His thoughts move to his sisters. He wondered what new strength they might have found in their time apart, and questioned if he might have to kill them permanently if they have grown too powerful. He believed the only real relationship that matters is the attempt to destroy, and commended it. Oryx then thinks of his Taken. Against Savathûn's unspoken accusations, Oryx believed Taking brought his victims closer to the Deep, and that it is the will of the Deep to have strong life free of restraints: existence and uniqueness is the only right, and that nonexistence and sameness is the only wrong, in the end.

He affirms himself as Oryx, the Taken King, and to be anything else would mean his doom and betray his oath.

XLIX: Forever And A Blade[edit]

Oryx's thoughts turn back to Fundament. He spoke of how he considered returning, to see what had become of his home. He believes he does not need to return because he now embodies it, its hardness and unforgiving scourge, and that is all he needs to know of his home. Questions he once had about the universe he now has the answers to, and he writes those answers in these books he is writing.

He confesses he does not know the true nature of the Darkness or the Light, of who the Traveler is, but he will one day learn. That is his goal and it is his to rule. Forever.

L: Wormfood[edit]

Oryx questions what would happen if he died permanently; a valid question, he knew, since his path is to be synonymous with death and run alongside it. He knows it's possible if all of his avatars were killed, he himself pushed into his throne world, and killed there, and that would prove to be the end of his work.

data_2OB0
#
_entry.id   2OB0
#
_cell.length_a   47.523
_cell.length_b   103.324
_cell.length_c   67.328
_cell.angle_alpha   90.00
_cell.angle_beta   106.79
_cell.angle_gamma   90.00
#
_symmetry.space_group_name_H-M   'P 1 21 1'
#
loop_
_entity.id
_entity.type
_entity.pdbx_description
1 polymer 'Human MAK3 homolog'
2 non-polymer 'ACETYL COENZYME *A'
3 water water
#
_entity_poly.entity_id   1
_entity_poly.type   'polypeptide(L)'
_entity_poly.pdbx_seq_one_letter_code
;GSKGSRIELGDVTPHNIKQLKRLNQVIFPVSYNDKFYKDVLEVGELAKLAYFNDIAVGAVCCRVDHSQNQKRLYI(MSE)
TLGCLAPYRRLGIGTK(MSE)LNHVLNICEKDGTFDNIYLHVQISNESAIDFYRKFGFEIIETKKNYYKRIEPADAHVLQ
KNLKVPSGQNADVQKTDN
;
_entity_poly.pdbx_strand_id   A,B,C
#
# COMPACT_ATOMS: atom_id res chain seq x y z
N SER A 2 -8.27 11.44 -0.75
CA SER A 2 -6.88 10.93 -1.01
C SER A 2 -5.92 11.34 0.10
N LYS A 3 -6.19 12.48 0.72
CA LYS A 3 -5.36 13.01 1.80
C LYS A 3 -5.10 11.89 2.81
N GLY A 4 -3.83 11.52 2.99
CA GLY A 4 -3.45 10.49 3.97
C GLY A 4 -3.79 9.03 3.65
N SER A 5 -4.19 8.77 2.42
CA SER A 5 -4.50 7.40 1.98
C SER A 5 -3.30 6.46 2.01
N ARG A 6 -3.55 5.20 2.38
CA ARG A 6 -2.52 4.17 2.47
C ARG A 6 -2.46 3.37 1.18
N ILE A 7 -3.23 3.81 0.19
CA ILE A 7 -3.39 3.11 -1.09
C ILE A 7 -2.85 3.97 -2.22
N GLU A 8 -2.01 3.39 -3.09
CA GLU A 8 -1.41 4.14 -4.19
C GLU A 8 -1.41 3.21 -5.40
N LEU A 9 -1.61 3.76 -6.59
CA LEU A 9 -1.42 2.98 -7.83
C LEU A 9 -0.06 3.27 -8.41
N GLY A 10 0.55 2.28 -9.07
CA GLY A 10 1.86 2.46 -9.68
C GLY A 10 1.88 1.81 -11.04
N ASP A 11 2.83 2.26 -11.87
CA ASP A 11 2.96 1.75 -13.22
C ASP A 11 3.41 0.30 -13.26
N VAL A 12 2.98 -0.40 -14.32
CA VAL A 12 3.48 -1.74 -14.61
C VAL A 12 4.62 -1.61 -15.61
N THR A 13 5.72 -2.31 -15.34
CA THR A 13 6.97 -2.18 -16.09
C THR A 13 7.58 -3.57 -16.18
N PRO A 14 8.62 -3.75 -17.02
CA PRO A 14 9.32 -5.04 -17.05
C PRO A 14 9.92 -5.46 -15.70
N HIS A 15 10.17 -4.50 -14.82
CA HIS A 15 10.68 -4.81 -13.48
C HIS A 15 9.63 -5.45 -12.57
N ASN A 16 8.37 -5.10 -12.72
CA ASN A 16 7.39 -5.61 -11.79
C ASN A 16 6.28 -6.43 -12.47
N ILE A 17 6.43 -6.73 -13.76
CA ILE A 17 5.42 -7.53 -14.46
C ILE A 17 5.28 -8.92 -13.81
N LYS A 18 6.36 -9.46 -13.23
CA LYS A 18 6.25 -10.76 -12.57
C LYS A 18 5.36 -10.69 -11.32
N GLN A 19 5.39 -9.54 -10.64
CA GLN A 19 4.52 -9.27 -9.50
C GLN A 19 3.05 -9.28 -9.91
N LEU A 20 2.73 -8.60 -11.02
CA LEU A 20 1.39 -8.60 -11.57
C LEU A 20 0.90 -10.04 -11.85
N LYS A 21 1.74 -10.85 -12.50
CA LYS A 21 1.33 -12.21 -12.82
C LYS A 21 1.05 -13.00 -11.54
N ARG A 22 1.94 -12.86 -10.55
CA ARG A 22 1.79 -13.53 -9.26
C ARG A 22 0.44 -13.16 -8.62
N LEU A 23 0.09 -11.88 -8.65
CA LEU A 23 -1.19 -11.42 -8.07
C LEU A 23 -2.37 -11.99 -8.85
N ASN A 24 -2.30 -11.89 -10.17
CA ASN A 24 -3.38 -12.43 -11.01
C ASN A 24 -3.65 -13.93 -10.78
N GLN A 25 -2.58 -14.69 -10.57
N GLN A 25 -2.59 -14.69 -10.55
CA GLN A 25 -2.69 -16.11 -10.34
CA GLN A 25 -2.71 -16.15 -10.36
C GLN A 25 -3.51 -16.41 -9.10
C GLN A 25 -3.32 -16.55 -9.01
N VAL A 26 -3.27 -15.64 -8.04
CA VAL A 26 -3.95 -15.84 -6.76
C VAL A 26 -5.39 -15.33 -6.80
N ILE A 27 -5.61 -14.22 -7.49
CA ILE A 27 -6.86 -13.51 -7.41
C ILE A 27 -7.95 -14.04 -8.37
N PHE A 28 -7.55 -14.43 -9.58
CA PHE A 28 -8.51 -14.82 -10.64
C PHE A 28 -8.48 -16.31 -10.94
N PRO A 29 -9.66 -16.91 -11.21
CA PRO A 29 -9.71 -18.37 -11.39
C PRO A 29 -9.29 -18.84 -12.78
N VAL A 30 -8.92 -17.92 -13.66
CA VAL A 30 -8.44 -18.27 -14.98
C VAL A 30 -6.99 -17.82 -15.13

Every time he uses his power he is welcoming death. Only his strength and force of will allows him to be strong enough to wield the power and keep him from dying. He also notes that he now depends far too much on his children, and if they fell he would be in trouble. If that happened however, he accepts it would be his own fault for having weak and unprepared children and his undoing would be of his own making.

He says the only path one can follow is the one that is made by its maker, and if he were to fail on his, then he would welcome death.

Calcified Fragments: Insight[edit]

This Verse, also not in the Books proper and may be considered an epilogue, is Oryx speaking of his contingency plan. It is made in case he dies, believing his death is possible if his understanding of the universe and the nature of it is incomplete. He believes his killer will be an agent of the Darkness, one whose ruthlessness and will to survive are greater than his own. One whose hunger for power is a weapon and Oryx can do nothing but fall to, for their vision of the final shape is better and is theirs to craft.

Oryx chose to write the Books of Sorrow to guide his killer, to teach them of who he was and where he came from, so they could better understand him. It would also teach them how to craft a weapon, one that will take all it can and is bound in malice, a symbol of all Oryx is, was, and will ever be. And when his killer uses that weapon, they will mantle Oryx (harkening back to Verse XXXVII [37], where Ir Anûk is said to have done this by imitating her father), carrying on his will and allowing Oryx to live forever as a guiding principle along the path to the final shape.

Trivia[edit]

  • The Books of Sorrow were authored by Seth Dickinson, who has written The Traitor Baru Cormorant, and is also active in /r/DestinyTheGame and /r/DestinyLore.
  • According to the Thorn Grimoire card, there are at least seven Books of Sorrow, while only five have been seen.[3]
  • Verse XXXVIII (38) details the discovery and creation of the Oversoul, the description of which is similar in concept to a Horcrux from Harry Potter or a lich's phylactery from Dungeons and Dragons.[4]
  • Oryx's definition of life as "cellular automata" may be a reference to Conway's Game of Life. This is repeated by the Grimoire Card for Echo of Oryx where he makes reference to "shapes and gliders, automata all"[5]. The Game of Life is a cellular automaton, and "gliders" are a category of pattern frequently generated by it.